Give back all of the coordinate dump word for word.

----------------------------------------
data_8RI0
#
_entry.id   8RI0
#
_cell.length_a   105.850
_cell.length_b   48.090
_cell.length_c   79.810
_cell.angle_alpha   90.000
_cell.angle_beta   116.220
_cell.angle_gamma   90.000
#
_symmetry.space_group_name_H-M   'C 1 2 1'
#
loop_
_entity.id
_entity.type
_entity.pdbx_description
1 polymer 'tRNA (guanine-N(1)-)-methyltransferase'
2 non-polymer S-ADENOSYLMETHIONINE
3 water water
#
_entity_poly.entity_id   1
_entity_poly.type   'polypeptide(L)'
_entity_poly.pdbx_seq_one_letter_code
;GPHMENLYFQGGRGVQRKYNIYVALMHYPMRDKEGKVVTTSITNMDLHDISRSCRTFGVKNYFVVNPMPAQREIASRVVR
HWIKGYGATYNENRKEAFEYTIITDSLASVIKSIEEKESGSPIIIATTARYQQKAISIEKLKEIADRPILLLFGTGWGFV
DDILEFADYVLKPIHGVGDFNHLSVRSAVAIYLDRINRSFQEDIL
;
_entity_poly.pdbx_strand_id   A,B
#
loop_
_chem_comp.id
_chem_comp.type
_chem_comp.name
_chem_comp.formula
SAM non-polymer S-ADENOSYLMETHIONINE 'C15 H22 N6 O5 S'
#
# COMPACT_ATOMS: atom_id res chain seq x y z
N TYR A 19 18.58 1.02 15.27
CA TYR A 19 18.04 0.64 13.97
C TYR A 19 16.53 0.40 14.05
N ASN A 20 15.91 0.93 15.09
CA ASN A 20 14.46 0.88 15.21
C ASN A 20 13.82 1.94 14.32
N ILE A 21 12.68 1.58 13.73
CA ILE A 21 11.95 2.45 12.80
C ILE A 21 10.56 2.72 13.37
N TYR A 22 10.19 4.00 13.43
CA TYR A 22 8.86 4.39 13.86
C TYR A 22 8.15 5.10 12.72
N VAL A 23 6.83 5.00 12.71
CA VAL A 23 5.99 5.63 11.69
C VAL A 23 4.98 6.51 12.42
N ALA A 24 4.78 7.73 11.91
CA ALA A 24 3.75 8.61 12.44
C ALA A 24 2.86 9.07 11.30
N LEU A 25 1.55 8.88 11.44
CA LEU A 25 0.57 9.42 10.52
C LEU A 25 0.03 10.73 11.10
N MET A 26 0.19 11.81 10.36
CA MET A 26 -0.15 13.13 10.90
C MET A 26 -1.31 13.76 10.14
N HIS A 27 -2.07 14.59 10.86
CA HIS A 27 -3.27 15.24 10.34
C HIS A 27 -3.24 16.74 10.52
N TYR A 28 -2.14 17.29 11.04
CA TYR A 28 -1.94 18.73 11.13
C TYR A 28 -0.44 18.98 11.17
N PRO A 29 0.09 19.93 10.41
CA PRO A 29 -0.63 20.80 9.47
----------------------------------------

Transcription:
data_8RI0
#
_entry.id   8RI0
#
_cell.length_a   105.850
_cell.length_b   48.090
_cell.length_c   79.810
_cell.angle_alpha   90.000
_cell.angle_beta   116.220
_cell.angle_gamma   90.000
#
_symmetry.space_group_name_H-M   'C 1 2 1'
#
loop_
_entity.id
_entity.type
_entity.pdbx_description
1 polymer 'tRNA (guanine-N(1)-)-methyltransferase'
2 non-polymer S-ADENOSYLMETHIONINE
3 water water
#
_entity_poly.entity_id   1
_entity_poly.type   'polypeptide(L)'
_entity_poly.pdbx_seq_one_letter_code
;GPHMENLYFQGGRGVQRKYNIYVALMHYPMRDKEGKVVTTSITNMDLHDISRSCRTFGVKNYFVVNPMPAQREIASRVVR
HWIKGYGATYNENRKEAFEYTIITDSLASVIKSIEEKESGSPIIIATTARYQQKAISIEKLKEIADRPILLLFGTGWGFV
DDILEFADYVLKPIHGVGDFNHLSVRSAVAIYLDRINRSFQEDIL
;
_entity_poly.pdbx_strand_id   A,B
#
loop_
_chem_comp.id
_chem_comp.type
_chem_comp.name
_chem_comp.formula
SAM non-polymer S-ADENOSYLMETHIONINE 'C15 H22 N6 O5 S'
#
# COMPACT_ATOMS: atom_id res chain seq x y z
N TYR A 19 18.58 1.02 15.27
CA TYR A 19 18.04 0.64 13.97
C TYR A 19 16.53 0.40 14.05
N ASN A 20 15.91 0.93 15.09
CA ASN A 20 14.46 0.88 15.21
C ASN A 20 13.82 1.94 14.32
N ILE A 21 12.68 1.58 13.73
CA ILE A 21 11.95 2.45 12.80
C ILE A 21 10.56 2.72 13.37
N TYR A 22 10.19 4.00 13.43
CA TYR A 22 8.86 4.39 13.86
C TYR A 22 8.15 5.10 12.72
N VAL A 23 6.83 5.00 12.71
CA VAL A 23 5.99 5.63 11.69
C VAL A 23 4.98 6.51 12.42
N ALA A 24 4.78 7.73 11.91
CA ALA A 24 3.75 8.61 12.44
C ALA A 24 2.86 9.07 11.30
N LEU A 25 1.55 8.88 11.44
CA LEU A 25 0.57 9.42 10.52
C LEU A 25 0.03 10.73 11.10
N MET A 26 0.19 11.81 10.36
CA MET A 26 -0.15 13.13 10.90
C MET A 26 -1.31 13.76 10.14
N HIS A 27 -2.07 14.59 10.86
CA HIS A 27 -3.27 15.24 10.34
C HIS A 27 -3.24 16.74 10.52
N TYR A 28 -2.14 17.29 11.04
CA TYR A 28 -1.94 18.73 11.13
C TYR A 28 -0.44 18.98 11.17
N PRO A 29 0.09 19.93 10.41
CA PRO A 29 -0.63 20.80 9.47